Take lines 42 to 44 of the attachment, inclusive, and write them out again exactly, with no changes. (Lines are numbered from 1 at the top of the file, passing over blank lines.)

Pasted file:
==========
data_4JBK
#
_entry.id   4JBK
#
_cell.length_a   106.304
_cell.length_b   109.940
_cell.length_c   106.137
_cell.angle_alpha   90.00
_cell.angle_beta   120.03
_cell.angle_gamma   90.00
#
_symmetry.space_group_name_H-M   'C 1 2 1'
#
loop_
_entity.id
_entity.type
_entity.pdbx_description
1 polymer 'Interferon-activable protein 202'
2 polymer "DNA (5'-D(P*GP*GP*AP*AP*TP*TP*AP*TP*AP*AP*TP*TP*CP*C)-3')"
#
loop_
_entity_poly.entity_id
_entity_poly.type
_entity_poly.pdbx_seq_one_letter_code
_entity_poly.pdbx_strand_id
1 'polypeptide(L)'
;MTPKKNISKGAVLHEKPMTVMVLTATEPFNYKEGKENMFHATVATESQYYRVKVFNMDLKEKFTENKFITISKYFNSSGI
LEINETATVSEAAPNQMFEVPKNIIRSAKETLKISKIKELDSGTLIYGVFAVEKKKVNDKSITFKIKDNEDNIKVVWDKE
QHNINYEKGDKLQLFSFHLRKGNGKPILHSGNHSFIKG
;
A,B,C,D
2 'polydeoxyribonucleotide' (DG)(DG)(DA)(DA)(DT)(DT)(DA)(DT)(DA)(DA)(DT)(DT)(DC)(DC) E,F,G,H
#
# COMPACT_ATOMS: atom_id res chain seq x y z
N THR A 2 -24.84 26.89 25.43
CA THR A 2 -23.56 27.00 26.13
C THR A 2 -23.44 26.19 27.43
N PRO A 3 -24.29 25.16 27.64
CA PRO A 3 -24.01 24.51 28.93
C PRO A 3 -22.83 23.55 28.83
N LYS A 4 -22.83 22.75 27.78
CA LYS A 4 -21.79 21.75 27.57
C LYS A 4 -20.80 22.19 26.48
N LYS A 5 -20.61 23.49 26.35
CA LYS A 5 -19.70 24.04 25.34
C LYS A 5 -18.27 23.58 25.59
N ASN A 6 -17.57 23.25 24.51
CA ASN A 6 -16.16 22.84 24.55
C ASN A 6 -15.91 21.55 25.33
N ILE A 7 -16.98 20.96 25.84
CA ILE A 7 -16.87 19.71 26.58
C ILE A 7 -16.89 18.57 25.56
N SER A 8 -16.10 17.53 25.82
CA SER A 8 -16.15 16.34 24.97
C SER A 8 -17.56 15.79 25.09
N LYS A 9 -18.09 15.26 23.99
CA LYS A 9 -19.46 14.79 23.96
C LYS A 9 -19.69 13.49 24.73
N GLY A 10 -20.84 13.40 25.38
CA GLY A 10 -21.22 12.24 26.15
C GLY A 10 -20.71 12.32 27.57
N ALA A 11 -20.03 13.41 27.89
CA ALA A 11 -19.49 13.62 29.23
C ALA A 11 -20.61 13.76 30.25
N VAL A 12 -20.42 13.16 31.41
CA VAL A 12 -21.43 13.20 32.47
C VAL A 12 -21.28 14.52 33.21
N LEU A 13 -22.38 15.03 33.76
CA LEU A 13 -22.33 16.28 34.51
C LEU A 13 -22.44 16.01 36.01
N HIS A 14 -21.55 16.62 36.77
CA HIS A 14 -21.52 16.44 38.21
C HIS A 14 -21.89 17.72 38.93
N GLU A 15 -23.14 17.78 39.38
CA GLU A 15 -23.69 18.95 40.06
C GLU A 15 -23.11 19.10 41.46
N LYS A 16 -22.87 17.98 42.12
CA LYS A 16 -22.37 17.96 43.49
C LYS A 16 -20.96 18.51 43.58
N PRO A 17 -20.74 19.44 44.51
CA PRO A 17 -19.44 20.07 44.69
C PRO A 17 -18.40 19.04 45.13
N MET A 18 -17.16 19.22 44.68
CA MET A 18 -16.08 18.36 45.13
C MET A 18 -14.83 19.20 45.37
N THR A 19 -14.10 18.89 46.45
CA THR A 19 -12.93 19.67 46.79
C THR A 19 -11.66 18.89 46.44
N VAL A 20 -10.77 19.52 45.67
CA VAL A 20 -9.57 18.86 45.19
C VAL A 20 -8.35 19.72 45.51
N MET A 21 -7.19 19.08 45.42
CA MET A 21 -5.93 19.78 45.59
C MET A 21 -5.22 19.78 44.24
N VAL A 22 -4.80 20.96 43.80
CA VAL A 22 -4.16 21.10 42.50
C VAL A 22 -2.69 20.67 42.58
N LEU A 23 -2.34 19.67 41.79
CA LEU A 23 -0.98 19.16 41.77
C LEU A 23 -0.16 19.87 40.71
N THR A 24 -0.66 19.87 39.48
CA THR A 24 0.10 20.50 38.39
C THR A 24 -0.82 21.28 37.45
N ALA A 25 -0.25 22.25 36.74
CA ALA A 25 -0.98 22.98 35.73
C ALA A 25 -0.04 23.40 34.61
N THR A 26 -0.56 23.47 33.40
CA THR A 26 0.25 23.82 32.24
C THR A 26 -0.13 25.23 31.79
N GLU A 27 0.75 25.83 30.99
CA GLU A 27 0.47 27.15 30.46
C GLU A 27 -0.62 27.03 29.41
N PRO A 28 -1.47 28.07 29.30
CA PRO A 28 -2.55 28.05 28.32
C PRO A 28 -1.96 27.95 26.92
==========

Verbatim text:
CA LYS A 4 -21.79 21.75 27.57
C LYS A 4 -20.80 22.19 26.48
N LYS A 5 -20.61 23.49 26.35